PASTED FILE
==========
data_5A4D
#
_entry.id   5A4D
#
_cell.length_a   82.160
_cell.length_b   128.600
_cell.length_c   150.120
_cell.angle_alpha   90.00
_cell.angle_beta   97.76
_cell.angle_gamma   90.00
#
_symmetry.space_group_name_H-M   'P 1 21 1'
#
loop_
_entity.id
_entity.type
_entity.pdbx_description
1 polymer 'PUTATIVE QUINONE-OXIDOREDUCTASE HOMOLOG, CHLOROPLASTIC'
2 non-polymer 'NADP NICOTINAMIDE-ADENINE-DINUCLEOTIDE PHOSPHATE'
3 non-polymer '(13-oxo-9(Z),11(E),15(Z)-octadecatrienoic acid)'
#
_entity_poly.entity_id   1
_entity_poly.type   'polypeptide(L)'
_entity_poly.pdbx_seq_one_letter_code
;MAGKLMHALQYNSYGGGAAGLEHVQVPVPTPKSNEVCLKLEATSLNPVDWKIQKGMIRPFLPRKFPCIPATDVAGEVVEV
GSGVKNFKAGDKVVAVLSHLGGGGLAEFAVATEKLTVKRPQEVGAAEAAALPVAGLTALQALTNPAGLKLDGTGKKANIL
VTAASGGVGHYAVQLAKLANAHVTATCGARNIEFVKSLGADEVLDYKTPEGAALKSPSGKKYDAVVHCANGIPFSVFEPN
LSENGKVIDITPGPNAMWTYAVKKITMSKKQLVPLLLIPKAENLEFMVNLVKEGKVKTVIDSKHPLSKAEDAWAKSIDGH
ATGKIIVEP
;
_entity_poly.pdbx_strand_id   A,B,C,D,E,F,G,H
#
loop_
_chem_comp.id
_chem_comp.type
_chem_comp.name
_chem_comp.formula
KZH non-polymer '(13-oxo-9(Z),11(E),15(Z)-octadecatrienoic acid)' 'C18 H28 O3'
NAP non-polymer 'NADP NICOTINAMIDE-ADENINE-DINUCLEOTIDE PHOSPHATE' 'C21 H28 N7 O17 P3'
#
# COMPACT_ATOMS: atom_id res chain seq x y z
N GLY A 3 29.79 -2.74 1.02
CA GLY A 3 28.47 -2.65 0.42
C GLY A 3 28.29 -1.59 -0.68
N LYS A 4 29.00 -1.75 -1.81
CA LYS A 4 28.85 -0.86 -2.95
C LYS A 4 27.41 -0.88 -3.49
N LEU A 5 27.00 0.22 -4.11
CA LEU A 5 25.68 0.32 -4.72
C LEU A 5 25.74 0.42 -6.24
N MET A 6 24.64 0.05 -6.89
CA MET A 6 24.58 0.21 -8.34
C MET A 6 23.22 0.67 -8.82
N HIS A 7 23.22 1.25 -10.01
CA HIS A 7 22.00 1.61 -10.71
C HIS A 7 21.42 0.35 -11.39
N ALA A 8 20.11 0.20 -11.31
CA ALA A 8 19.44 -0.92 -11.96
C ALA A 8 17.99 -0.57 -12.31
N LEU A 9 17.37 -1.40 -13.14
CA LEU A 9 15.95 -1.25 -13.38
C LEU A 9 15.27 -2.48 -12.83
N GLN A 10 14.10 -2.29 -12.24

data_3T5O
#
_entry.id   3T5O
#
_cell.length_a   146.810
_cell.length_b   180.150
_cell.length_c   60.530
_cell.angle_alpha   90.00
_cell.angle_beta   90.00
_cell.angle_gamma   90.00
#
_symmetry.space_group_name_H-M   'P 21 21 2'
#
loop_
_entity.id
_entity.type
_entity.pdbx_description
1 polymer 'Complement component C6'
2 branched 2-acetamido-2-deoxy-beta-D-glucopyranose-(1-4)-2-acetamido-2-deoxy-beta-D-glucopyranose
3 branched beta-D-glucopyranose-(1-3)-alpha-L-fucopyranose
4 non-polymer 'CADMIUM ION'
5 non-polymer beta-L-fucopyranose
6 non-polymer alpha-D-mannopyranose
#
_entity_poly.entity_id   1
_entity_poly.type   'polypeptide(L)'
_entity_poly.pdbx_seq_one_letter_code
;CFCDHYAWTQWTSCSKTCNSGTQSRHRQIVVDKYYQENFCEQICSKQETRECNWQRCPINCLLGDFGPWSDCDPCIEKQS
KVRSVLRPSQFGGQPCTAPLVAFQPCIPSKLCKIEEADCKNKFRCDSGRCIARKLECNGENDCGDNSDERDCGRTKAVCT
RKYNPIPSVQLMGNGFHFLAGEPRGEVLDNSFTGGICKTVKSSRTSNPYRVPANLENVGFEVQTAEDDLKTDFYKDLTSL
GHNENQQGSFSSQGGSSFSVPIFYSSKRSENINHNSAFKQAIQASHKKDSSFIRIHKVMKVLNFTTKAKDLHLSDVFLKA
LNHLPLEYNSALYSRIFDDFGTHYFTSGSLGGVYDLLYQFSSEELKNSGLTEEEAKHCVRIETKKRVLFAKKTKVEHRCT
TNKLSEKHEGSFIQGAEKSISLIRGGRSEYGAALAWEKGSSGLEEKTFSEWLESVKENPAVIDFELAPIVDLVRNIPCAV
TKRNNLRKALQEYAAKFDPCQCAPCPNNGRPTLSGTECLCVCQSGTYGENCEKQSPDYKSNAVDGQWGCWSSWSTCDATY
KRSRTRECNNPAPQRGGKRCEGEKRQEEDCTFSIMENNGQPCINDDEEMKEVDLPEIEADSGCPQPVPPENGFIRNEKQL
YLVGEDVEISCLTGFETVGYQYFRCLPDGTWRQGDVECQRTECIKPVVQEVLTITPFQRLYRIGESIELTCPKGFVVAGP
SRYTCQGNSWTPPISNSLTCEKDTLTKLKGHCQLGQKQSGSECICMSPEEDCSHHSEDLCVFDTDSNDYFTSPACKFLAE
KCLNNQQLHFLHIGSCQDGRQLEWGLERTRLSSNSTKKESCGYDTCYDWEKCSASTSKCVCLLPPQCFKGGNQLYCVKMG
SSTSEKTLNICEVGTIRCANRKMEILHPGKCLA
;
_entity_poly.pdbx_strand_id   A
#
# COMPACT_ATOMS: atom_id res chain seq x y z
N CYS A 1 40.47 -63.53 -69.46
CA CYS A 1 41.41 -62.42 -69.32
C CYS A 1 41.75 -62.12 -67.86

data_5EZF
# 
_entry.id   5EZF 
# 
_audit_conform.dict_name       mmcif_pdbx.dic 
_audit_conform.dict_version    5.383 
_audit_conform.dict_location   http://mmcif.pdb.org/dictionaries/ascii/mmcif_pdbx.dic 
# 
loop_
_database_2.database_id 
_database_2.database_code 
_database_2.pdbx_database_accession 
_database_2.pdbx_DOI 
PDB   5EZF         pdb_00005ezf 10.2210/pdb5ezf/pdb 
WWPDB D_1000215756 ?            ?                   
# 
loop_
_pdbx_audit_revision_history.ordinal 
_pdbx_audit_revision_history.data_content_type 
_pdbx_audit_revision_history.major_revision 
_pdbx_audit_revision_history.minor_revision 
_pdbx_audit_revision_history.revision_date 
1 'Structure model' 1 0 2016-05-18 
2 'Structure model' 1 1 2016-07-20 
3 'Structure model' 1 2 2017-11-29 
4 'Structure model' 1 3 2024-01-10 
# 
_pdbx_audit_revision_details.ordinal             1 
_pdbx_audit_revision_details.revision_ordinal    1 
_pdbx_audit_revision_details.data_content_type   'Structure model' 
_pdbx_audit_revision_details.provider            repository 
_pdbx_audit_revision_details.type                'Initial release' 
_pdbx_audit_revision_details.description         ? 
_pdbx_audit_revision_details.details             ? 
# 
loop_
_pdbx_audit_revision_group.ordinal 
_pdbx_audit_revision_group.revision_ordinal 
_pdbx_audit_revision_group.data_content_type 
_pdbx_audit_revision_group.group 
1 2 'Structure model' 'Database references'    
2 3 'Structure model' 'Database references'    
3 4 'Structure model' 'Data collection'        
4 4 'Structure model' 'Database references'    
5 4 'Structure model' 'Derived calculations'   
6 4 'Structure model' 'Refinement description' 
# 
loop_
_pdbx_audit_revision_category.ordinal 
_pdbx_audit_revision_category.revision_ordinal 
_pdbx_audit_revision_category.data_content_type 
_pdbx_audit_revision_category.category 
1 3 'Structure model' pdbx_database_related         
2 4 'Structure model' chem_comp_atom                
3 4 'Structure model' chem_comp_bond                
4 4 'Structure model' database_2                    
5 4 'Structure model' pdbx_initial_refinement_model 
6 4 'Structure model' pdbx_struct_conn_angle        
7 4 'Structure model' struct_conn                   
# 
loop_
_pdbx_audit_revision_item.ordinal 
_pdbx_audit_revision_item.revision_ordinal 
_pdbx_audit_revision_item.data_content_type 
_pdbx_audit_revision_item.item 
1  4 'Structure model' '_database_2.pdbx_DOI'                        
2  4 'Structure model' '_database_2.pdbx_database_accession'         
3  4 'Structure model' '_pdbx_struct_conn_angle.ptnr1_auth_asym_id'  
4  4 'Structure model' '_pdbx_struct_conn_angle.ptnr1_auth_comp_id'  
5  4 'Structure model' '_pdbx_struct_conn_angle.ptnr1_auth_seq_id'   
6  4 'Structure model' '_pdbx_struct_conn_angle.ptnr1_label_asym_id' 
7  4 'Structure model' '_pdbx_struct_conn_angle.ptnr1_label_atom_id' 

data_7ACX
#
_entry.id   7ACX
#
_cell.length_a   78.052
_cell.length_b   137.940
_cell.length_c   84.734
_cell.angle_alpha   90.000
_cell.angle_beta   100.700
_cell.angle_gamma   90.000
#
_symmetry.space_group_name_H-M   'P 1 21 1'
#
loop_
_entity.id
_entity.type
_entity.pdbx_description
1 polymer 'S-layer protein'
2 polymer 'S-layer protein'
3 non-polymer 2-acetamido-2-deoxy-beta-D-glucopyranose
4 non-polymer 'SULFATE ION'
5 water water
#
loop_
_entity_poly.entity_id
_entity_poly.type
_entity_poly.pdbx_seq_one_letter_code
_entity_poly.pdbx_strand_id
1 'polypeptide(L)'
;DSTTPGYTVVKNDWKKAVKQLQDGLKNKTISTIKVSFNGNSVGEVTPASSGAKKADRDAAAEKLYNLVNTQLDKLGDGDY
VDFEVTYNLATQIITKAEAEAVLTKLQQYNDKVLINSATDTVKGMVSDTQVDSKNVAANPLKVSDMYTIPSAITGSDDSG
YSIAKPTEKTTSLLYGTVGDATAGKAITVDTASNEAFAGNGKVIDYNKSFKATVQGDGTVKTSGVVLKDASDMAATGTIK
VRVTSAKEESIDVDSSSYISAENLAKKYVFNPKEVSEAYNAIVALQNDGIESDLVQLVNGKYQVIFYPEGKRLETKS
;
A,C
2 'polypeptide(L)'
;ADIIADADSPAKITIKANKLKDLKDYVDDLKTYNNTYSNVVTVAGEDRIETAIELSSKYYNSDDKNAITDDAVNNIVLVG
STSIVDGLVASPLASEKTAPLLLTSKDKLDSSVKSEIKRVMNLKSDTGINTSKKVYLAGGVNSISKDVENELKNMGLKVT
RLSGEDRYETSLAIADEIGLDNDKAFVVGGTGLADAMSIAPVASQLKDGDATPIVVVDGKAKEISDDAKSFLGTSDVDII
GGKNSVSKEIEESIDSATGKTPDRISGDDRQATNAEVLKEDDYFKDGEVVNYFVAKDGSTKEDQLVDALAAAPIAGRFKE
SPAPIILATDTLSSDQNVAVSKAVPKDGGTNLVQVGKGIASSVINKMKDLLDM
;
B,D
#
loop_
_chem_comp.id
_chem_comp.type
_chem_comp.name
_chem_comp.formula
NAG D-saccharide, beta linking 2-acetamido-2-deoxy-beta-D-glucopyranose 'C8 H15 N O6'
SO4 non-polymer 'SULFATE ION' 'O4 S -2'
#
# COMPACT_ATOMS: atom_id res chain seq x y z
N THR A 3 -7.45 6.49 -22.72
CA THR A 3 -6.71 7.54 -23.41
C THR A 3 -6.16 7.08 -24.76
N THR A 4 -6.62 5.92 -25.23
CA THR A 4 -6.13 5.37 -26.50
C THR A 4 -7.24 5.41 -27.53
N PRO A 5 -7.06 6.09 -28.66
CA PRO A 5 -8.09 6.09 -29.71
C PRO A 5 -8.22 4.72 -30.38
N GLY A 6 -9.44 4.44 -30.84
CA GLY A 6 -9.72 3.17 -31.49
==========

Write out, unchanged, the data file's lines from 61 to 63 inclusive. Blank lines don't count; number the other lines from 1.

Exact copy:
CA LEU A 9 15.95 -1.25 -13.38
C LEU A 9 15.27 -2.48 -12.83
N GLN A 10 14.10 -2.29 -12.24